But Brooks contends a sprinkler could add $250,000 to the building’s cost, and he questions the need for such a system. Company officials had hoped the plant would be back in operation during the second quarter of the year, but that obviously hasn’t happened. Brooks says he’s hoping now for an August restart date and that could mean moving from Rogers.

“We don’t want to” move from the city, he says, but company officials are already scouting other possible locations in Northwest Arkansas.

Stock offering difficult

As for the preferred stock offering, Brooks says the company has a letter of intent now and is in the process of closing the deal. The $2.2 million offering is already oversubscribed despite the difficulties in marketing it, he adds.

“It’s a little difficult in this type of situation. With the arsons, the litigation, the things we’re dealing with, you have to deal with accredited or institutional investors, people that understand risk and do this for a living,” he says. “It’s very difficult to try to take a stock offering under this kind of circumstances. … This is a very high-risk situation. You have to be dealing with people sophisticated and accredited to understand the risk.”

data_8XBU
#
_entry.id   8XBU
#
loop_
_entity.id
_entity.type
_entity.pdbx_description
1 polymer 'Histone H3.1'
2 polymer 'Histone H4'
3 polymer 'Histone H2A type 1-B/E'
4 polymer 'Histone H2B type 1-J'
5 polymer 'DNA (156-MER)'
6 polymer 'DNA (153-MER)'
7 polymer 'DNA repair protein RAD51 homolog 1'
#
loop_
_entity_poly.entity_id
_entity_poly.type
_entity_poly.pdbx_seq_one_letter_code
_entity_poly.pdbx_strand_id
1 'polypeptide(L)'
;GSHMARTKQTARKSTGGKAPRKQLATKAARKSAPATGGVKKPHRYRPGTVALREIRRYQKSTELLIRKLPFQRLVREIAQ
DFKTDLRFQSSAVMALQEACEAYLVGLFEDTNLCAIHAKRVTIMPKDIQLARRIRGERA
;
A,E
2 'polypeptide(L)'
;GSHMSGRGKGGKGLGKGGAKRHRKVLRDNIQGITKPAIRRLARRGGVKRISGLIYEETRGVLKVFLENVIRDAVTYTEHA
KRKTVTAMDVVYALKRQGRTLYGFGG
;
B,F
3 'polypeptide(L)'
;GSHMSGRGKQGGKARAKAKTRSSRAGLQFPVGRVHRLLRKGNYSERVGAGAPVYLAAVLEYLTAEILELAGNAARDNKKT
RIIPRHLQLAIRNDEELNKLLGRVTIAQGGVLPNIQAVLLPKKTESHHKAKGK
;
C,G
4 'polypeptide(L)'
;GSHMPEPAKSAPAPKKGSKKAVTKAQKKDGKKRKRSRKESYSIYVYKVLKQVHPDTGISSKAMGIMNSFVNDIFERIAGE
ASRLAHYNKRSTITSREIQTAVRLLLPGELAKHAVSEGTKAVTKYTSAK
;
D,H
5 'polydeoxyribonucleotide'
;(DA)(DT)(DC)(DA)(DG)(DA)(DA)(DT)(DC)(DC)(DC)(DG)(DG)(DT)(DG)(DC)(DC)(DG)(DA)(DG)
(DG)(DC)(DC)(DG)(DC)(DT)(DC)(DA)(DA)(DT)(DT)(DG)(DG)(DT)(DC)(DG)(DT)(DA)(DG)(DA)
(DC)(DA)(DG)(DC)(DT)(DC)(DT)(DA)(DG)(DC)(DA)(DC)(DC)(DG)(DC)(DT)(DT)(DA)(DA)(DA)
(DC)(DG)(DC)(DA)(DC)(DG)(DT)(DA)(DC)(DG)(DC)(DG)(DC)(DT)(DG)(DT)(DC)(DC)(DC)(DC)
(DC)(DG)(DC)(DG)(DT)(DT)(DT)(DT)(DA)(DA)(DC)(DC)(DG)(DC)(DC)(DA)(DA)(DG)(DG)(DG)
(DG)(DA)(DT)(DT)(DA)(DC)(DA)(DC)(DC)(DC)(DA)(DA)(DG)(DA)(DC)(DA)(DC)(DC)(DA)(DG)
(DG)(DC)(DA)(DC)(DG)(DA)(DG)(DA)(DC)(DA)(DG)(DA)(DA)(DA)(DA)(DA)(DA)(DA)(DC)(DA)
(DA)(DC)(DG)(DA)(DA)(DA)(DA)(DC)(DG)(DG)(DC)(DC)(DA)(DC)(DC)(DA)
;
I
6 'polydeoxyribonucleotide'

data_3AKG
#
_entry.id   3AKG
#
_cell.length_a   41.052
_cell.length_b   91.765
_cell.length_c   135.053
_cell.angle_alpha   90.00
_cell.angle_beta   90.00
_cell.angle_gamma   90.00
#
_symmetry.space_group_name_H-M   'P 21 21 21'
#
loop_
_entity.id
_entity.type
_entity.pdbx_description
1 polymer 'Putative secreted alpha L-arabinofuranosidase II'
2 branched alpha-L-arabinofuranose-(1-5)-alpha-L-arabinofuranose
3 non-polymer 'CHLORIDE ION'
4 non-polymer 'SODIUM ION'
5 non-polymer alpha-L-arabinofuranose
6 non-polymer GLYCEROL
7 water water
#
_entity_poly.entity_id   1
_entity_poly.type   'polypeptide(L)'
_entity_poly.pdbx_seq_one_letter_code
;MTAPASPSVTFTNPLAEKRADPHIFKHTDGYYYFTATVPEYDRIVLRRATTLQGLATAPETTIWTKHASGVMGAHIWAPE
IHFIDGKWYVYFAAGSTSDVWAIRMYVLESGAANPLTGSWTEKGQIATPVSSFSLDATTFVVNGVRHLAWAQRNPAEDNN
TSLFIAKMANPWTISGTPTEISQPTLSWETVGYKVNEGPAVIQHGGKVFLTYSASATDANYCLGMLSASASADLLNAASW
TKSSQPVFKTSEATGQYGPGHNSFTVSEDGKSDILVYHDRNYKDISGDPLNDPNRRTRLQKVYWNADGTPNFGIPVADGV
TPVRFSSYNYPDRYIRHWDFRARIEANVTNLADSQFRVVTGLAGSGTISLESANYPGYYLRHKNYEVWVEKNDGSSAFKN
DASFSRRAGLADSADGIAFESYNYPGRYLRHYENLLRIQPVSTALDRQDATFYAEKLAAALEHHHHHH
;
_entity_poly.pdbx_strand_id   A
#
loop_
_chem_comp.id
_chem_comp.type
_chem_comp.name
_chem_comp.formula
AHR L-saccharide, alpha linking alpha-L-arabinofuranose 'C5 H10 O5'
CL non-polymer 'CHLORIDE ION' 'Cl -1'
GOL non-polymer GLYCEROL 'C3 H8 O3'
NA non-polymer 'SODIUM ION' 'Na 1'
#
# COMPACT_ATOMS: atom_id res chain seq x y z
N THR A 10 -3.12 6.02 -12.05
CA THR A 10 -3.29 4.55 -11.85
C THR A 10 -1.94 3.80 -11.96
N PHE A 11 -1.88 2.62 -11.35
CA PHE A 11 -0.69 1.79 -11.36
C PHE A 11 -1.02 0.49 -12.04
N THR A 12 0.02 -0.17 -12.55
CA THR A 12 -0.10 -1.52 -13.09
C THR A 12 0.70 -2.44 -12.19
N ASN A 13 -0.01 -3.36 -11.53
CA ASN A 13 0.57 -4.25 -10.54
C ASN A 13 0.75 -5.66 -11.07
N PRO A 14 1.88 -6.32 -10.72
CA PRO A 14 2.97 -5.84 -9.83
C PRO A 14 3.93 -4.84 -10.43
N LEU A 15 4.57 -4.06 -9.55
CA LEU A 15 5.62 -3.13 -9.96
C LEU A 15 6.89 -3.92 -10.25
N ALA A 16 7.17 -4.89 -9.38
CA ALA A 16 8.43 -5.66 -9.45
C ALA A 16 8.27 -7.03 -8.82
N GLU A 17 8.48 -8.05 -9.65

The Brooks family has poured millions of dollars into the company since 1988, when it was founded, and the major shareholder is Marjorie Brooks, with whom AERT has a $2 million line of credit. Her three sons are all involved with the company. Joe is president, Steve is CEO and Doug is executive vice president.

Although the company recently announced it had reached a settlement with its insurance company for the December fire, Joe Brooks says the final payment hasn’t been received.

“We’ve agreed to the terms, but we haven’t received the final payment yet,” he says. “There’s a lot of money at stake here. … Depending on the way it’s rebuilt, [the claim] could go up to $2.2 million.”

The insurance carrier, St. Paul Fire & Marine Insurance Co., canceled the policy, a move Brooks understands.

“We pay a $75,000 premium and they pay out $3.5 million. It’s not a good deal for them. We’re considered too big a risk,” he says.